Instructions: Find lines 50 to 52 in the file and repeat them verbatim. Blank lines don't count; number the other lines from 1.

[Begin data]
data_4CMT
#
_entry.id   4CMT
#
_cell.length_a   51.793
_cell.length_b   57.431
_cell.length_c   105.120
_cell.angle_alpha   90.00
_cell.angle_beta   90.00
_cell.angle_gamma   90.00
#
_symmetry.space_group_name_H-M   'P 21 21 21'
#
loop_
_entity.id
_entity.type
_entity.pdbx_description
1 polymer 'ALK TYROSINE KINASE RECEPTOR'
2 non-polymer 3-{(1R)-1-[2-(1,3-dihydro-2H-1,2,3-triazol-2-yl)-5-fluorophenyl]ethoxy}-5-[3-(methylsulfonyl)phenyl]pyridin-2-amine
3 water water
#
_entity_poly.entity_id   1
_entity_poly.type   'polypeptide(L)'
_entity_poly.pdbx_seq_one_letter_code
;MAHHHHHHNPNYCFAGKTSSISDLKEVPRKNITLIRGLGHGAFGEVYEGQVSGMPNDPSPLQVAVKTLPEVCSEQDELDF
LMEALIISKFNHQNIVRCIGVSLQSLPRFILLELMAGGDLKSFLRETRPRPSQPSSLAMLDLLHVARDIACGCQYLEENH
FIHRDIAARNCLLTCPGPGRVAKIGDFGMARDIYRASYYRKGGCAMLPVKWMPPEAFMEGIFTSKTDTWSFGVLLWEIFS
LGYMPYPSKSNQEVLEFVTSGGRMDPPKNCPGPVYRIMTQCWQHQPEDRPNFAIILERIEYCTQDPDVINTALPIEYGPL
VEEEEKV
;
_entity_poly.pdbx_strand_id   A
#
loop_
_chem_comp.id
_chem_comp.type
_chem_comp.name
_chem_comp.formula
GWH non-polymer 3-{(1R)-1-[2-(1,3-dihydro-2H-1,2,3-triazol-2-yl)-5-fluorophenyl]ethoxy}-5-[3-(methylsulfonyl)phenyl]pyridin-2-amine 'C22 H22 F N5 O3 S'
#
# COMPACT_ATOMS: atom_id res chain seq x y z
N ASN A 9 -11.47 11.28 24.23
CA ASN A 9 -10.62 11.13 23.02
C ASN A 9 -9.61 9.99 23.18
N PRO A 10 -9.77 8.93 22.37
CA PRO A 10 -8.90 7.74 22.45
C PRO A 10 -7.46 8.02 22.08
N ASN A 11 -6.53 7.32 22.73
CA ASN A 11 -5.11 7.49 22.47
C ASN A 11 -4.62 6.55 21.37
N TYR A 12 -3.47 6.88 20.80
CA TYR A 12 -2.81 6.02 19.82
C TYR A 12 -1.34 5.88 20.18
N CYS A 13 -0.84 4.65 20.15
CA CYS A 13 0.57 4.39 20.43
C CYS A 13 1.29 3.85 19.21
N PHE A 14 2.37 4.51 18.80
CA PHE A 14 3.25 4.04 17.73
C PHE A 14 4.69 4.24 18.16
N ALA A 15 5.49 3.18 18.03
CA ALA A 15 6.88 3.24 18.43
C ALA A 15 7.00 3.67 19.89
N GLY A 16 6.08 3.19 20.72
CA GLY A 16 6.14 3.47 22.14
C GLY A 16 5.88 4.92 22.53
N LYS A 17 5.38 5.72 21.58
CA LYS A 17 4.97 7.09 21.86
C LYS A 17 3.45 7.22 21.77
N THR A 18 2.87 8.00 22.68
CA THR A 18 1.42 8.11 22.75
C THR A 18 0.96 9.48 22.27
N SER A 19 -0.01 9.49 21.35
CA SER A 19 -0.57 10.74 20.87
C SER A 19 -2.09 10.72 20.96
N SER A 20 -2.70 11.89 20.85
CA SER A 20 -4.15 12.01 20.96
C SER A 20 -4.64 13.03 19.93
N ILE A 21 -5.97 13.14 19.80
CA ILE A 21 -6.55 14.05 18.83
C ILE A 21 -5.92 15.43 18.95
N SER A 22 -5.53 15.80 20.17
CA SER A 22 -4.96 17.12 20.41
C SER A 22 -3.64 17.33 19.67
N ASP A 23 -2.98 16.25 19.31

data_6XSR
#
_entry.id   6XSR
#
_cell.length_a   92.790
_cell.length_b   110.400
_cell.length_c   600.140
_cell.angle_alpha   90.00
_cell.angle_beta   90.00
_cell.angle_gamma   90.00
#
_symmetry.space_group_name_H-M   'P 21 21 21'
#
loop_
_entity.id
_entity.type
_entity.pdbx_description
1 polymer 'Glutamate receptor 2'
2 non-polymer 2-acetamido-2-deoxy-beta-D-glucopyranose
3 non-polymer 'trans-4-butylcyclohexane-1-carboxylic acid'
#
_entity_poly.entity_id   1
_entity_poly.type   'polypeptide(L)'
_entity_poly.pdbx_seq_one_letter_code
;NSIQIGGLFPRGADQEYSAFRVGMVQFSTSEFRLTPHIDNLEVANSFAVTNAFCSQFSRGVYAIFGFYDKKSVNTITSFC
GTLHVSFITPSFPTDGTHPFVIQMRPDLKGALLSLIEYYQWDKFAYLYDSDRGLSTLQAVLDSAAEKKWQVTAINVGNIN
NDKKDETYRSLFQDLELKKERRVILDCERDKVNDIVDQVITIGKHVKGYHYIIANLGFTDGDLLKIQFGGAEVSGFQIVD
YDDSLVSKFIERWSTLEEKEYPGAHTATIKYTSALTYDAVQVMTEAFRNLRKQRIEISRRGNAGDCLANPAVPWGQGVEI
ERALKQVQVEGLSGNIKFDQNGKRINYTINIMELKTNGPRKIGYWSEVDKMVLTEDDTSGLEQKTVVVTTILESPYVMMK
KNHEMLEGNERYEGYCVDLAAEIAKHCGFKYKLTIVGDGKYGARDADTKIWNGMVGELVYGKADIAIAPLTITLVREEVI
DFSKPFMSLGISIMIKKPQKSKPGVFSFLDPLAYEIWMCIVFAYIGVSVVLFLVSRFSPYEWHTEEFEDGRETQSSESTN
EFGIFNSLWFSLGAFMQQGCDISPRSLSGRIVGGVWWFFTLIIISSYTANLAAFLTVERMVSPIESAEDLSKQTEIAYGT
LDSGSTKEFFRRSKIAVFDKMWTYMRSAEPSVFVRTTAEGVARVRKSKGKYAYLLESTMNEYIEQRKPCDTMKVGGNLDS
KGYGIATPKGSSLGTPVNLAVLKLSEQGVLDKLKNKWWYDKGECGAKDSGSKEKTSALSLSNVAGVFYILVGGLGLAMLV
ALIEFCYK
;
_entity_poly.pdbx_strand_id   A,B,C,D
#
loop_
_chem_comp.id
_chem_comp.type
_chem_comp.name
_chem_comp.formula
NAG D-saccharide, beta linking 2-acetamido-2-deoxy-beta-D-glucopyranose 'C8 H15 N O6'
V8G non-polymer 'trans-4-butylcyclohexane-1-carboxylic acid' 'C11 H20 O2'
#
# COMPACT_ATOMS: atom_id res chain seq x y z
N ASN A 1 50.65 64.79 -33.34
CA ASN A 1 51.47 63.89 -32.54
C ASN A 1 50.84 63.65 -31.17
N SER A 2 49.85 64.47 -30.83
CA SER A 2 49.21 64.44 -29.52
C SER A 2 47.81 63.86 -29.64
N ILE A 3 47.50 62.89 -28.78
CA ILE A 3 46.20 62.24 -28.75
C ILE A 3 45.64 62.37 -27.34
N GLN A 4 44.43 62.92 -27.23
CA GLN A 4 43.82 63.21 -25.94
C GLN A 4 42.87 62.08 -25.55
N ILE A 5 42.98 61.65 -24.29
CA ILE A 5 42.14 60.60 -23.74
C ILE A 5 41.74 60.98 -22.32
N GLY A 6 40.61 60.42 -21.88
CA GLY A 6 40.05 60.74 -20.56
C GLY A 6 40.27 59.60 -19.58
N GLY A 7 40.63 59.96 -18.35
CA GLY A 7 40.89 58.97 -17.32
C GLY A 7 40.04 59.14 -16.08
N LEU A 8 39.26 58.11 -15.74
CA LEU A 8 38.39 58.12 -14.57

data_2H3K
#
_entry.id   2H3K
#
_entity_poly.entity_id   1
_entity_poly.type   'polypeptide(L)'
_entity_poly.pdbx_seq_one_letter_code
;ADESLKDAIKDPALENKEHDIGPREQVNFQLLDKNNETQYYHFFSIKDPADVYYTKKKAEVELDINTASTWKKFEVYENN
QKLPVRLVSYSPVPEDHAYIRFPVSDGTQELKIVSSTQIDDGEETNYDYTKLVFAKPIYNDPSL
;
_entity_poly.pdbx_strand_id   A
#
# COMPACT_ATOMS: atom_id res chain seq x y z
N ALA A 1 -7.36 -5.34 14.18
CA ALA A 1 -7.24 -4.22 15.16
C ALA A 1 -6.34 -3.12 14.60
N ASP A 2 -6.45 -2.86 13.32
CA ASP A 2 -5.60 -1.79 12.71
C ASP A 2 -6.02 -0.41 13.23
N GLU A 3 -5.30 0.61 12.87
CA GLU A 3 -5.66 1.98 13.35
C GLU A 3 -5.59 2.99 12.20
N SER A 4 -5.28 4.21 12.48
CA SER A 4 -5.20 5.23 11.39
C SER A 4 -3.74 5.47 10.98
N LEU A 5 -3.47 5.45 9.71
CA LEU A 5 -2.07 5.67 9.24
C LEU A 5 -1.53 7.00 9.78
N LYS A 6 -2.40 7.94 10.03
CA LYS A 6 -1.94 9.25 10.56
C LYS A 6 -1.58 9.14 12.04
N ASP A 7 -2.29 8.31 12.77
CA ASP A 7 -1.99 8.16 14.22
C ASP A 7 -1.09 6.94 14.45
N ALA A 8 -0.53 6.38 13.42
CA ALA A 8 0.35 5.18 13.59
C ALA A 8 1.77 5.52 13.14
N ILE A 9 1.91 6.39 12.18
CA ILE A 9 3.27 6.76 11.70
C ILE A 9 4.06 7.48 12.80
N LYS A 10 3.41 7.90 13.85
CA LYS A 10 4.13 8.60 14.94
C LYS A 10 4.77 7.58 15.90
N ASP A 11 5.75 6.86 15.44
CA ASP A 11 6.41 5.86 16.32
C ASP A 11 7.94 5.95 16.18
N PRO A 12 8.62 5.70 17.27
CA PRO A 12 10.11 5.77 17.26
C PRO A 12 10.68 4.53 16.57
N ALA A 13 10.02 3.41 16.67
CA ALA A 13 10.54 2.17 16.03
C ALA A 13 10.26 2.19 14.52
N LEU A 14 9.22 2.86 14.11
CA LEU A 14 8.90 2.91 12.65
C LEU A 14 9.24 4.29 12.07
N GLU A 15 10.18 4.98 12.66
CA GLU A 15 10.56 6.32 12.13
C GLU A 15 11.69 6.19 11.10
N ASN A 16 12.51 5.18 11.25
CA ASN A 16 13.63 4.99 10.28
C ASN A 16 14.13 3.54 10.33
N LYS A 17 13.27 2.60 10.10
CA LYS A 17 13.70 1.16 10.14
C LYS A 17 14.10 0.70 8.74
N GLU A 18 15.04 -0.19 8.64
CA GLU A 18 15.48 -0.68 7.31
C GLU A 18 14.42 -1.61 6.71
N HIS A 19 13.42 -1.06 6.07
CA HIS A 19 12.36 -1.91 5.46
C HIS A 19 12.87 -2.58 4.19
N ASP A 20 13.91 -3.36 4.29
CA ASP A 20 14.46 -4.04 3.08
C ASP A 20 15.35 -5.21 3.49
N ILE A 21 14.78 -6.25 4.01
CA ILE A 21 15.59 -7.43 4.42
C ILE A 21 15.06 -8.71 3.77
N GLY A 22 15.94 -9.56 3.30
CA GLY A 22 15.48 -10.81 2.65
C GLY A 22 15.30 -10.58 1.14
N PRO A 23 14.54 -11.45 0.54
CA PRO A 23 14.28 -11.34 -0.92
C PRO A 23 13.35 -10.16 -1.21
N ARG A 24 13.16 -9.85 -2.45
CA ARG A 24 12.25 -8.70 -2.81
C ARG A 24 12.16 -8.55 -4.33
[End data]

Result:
N TYR A 12 -3.47 6.88 20.80
CA TYR A 12 -2.81 6.02 19.82
C TYR A 12 -1.34 5.88 20.18